Cash Holdings and Firm Characteristics: Evidence from UK Market
This paper investigates the determinants of UK corporate cash holdings during the period 1980-2012. The global and long term phenomenon of corporate cash pilling has drawn significant attention from researchers. Similarly, this study aims at shedding light on the empirical relationship between cash holding and specific firm characteristics. The empirical findings suggest that cash holdings are positively related to investment opportunity, as R&D and market to book ratio. Cash ratio is also positively related to industry cash flow volatility and negatively affected by cash flow, net working capital, capital expenditures, leverage, tax expenses, age and size. Regarding the development of the determinants of cash holdings, the study indicates that three major variables influenced cash holdings over the years of analysis. In particular, leverage, tax regime and capital expenditures significantly affect the corporate liquidity in UK market. Furthermore, the results suggest that cash holdings are mostly defined by trade off theory. Indeed, our findings offer stimulating insights on the factors that determine the firms' cash holdings during the past three decades.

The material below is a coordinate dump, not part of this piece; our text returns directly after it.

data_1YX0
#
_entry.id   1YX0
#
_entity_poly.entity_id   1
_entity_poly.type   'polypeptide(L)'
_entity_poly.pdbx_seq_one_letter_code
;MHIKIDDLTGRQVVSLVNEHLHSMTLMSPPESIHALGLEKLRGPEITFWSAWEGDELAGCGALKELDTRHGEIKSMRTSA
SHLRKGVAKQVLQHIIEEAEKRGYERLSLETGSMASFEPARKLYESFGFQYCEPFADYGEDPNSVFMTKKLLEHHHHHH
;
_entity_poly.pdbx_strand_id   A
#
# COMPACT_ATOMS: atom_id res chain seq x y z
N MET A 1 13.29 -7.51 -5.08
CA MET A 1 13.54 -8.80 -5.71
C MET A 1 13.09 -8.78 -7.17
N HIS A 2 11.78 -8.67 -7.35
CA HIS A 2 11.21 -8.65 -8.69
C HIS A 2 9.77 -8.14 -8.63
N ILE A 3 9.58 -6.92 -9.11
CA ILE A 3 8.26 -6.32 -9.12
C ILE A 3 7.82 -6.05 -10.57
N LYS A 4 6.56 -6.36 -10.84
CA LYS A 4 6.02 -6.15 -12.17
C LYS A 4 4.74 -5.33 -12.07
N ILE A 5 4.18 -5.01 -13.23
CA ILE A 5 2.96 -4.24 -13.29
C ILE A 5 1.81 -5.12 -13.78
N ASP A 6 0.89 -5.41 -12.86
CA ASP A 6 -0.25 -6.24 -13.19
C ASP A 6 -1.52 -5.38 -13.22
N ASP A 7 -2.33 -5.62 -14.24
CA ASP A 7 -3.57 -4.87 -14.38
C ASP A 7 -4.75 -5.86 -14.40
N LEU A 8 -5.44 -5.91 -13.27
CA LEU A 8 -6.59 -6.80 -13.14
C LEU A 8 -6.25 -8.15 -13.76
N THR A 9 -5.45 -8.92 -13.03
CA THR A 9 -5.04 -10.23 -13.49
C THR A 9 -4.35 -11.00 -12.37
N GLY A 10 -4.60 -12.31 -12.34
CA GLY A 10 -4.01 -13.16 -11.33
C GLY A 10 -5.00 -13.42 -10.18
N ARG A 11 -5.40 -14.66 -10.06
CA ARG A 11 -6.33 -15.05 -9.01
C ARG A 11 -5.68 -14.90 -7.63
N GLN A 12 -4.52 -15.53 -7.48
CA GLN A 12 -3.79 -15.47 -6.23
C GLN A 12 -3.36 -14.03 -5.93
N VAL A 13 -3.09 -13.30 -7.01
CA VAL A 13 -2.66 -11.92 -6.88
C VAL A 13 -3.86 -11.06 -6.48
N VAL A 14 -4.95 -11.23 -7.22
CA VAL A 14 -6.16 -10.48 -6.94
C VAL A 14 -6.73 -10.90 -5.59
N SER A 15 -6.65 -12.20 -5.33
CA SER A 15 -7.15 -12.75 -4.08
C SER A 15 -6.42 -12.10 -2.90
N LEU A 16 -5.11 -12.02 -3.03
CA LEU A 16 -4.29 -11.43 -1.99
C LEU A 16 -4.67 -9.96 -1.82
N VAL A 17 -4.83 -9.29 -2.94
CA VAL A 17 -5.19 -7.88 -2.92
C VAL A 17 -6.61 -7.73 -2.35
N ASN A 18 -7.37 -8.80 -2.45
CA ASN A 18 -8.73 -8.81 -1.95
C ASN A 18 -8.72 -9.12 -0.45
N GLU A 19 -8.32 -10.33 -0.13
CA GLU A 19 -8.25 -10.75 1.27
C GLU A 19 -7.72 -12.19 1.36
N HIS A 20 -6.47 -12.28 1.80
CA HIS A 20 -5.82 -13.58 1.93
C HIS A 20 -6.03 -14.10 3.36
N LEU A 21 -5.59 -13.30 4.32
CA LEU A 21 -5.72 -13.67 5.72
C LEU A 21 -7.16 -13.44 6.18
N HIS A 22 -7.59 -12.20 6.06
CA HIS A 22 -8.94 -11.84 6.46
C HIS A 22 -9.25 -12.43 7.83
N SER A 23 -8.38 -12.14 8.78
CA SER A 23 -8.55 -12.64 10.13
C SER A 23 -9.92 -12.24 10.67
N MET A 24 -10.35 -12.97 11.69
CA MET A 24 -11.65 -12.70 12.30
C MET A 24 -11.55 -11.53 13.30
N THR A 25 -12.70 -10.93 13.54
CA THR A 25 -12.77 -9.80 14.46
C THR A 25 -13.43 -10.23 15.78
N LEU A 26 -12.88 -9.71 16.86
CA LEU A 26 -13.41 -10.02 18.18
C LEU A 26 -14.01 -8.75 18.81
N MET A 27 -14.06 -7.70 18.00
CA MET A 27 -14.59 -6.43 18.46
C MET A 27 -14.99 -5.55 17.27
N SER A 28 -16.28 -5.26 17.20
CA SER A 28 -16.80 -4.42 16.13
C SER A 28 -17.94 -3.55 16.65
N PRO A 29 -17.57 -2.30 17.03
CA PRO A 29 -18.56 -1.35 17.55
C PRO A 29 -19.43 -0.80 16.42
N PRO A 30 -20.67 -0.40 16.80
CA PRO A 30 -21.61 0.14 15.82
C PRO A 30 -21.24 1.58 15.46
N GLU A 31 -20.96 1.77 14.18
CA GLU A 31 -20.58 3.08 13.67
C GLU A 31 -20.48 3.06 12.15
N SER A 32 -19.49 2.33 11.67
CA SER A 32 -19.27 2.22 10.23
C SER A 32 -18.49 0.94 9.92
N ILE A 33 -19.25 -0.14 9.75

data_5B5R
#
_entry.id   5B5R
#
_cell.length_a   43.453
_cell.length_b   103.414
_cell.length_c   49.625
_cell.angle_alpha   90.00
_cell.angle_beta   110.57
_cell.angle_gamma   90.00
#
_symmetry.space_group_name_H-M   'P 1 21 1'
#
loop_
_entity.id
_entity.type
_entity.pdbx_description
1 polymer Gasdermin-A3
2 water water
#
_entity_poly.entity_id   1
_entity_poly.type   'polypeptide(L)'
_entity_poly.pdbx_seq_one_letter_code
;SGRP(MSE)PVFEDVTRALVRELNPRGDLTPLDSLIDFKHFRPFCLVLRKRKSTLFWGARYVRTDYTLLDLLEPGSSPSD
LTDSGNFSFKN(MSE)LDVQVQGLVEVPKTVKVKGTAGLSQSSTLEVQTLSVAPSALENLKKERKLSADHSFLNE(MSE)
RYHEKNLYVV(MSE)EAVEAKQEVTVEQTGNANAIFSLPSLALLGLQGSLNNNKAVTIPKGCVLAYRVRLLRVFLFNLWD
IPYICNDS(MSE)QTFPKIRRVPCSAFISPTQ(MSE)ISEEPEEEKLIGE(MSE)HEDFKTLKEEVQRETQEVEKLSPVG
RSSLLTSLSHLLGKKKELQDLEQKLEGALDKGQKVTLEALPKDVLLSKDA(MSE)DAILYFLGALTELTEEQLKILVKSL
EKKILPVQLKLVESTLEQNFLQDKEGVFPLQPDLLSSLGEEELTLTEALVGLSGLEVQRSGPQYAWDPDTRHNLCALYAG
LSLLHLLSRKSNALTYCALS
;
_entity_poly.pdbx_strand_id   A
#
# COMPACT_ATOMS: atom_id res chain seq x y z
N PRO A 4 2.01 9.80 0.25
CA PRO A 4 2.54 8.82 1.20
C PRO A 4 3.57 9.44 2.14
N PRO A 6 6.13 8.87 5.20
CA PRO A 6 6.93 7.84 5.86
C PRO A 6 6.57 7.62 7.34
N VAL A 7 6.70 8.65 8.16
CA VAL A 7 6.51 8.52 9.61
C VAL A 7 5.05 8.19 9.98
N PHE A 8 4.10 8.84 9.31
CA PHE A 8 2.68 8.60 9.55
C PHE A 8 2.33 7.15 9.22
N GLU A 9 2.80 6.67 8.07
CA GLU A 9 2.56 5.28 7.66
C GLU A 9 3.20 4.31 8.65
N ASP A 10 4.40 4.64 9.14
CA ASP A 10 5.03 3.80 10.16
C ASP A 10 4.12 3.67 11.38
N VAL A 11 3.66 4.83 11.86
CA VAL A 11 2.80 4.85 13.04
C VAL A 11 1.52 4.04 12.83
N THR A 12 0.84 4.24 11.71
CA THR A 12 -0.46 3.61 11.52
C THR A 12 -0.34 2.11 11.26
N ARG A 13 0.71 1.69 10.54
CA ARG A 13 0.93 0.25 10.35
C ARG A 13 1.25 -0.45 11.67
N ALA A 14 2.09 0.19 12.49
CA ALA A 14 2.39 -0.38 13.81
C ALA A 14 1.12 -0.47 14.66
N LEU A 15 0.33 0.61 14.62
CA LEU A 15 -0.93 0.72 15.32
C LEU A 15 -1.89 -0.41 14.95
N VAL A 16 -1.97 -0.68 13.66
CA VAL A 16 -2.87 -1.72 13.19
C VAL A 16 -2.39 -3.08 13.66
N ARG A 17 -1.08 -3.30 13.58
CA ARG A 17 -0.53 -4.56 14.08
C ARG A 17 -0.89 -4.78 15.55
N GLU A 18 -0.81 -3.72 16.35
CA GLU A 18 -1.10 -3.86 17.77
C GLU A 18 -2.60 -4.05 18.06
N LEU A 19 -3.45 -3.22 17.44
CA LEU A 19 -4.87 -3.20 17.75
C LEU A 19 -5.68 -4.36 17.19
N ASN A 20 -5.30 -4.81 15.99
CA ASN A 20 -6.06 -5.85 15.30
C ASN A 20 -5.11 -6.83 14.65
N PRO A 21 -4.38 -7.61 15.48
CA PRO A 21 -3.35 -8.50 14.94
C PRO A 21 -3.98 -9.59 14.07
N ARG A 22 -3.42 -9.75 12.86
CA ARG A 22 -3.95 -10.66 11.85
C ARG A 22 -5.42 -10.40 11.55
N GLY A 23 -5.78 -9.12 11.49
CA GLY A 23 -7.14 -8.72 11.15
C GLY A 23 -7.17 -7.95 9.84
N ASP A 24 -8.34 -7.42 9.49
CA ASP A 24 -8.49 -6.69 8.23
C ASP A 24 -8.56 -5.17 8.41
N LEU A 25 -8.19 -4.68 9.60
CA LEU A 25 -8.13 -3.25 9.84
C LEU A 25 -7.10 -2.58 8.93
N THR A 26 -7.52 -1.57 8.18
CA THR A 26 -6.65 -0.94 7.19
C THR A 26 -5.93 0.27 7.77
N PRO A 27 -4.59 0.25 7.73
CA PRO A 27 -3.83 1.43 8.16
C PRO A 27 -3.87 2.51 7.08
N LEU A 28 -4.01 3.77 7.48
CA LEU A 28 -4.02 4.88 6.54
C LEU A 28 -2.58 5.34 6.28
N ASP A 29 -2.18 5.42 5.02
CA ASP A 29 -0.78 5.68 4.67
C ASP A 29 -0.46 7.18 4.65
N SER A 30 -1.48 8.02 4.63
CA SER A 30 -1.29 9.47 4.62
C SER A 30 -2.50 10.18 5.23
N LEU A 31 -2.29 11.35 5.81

Magerakis, Efstathios; Siriopoulos, Costas; and Tsagkanos, Athanasios, "Cash Holdings and Firm Characteristics: Evidence from UK Market" (2015). All Works. 840.
Indexed in Scopus